MERAJI: Once again, mainstream English-language media realized Latinos are not the M-word.

DEMBY: Don't say it. Don't say the word.

MERAJI: That's M as in Mary (laughter).

DEMBY: And Marisol Meraji (laughter).

MERAJI: I refuse to say the M-word. But regardless, think pieces proliferated about whether Latino is a category with any meaning at all - because how on earth could so much of this group vote for a president who fueled his campaign and administration on racial animus? Here's historian Geraldo Cadava. He headlined our "Latinx Vote Comes Of Age" episode.

GERALDO CADAVA: I teach a class on Latino history at Northwestern. And we start with the question, who or what is a Latino anyway? And we never resolve that question. I mean, it kind of weaves its way through our story about the past 500 years, but we don't resolve it. And I don't think the point is to resolve it. I think the point is to keep having the question. And so in some ways, Latino group identity, all it is is an ongoing conversation about what it means to be Latino.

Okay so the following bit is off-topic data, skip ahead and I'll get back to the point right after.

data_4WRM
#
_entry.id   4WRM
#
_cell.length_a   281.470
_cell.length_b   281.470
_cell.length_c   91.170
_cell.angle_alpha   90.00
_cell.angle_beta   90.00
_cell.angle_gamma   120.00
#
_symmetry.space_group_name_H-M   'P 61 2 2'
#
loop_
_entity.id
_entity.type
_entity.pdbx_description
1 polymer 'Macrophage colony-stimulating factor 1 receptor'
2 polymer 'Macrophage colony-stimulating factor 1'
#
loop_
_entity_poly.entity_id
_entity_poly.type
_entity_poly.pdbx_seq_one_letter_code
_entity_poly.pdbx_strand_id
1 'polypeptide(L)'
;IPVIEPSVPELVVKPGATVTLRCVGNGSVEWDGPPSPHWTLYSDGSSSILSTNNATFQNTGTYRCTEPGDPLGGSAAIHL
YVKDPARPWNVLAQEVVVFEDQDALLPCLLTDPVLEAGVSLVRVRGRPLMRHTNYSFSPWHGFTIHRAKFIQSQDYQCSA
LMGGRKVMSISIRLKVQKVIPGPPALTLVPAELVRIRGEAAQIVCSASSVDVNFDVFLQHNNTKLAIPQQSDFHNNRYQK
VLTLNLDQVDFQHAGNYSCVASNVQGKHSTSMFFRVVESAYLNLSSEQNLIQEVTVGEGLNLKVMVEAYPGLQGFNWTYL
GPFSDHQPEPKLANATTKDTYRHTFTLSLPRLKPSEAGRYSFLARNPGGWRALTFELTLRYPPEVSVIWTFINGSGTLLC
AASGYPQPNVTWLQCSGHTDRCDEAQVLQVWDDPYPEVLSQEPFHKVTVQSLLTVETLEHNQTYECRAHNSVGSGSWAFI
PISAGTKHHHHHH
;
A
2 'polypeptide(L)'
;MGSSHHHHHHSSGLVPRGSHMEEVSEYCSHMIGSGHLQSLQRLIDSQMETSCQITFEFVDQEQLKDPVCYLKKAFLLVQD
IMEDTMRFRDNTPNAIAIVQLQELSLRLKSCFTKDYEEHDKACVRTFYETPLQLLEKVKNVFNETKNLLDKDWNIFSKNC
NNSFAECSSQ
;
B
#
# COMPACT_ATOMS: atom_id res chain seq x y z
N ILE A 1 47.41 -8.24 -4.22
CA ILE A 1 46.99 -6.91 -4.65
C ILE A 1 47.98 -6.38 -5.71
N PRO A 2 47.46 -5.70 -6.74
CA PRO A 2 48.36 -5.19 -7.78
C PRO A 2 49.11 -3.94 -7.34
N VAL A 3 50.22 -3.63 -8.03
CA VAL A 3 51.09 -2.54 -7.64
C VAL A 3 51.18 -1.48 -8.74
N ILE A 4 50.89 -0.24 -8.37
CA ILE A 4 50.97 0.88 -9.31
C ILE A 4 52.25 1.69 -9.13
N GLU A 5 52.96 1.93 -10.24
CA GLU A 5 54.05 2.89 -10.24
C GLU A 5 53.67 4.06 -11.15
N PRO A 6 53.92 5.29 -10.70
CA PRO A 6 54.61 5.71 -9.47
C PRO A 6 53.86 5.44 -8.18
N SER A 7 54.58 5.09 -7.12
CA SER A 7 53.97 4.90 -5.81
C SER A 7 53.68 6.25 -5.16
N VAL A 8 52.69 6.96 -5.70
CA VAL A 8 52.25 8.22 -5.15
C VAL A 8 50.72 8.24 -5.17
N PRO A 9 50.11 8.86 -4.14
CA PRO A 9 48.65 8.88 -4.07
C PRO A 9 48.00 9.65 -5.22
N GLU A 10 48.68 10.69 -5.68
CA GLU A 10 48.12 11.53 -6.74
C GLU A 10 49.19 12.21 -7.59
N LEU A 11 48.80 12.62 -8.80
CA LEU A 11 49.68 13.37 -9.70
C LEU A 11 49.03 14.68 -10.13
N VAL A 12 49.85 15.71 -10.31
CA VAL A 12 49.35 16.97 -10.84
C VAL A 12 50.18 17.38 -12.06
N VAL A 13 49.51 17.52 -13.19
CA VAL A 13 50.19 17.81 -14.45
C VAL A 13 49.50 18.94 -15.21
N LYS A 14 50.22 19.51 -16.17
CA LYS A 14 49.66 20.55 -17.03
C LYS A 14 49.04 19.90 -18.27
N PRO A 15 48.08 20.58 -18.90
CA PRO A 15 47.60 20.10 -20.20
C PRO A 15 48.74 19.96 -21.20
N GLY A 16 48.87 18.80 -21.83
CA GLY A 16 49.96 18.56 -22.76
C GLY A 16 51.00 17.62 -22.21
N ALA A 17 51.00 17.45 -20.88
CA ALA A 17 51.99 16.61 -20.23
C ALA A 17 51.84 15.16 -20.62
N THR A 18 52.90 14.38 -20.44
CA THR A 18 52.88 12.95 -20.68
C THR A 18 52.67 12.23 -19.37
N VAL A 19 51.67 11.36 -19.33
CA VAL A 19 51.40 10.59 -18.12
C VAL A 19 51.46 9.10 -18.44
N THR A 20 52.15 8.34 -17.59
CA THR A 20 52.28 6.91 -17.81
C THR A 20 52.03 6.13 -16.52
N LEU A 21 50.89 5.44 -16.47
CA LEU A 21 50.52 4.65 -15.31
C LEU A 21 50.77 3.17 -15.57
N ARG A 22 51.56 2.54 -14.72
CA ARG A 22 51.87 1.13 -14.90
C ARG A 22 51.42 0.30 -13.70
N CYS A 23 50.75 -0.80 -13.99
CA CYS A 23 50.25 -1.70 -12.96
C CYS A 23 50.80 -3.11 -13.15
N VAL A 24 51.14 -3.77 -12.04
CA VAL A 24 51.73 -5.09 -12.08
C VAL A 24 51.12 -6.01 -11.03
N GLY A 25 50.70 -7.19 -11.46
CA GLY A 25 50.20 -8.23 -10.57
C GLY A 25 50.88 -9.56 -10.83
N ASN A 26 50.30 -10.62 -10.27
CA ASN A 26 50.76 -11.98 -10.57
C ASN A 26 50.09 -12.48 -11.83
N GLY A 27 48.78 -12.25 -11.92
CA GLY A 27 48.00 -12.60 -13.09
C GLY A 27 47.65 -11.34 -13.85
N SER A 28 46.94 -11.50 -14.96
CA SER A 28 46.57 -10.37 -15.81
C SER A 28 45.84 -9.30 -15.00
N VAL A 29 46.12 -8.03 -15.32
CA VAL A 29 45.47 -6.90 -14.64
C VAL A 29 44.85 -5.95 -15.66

DEMBY: So we are about to start our ongoing conversation about what it means to be Latino.


DEMBY: We are going to talk to all kinds of interesting and smart people about the topic, including y'all, the listeners, because, you know, y'all have opinions that y'all let us know...

MERAJI: Ooh, you do have opinions.

DEMBY: ...Very freely.

MERAJI: (Laughter) Yep.

DEMBY: We're kicking this all off, though, with a dude you might have seen late night on Showtime if you watch "Desus & Mero."

THE KID MERO: I just want to - I want place the disclaimer that I have not done any type of collegiate studies of, like, racial identity or anything like that. So I'm shooting from the hip.

DEMBY: Or maybe you've heard his voice on the "Bodega Boys" podcast. It's been around for a minute, y'all. He co-hosts both of those with his partner in crime, Desus Nice. Oh, and a warning - there is definitely going to be some cussing, some salty language...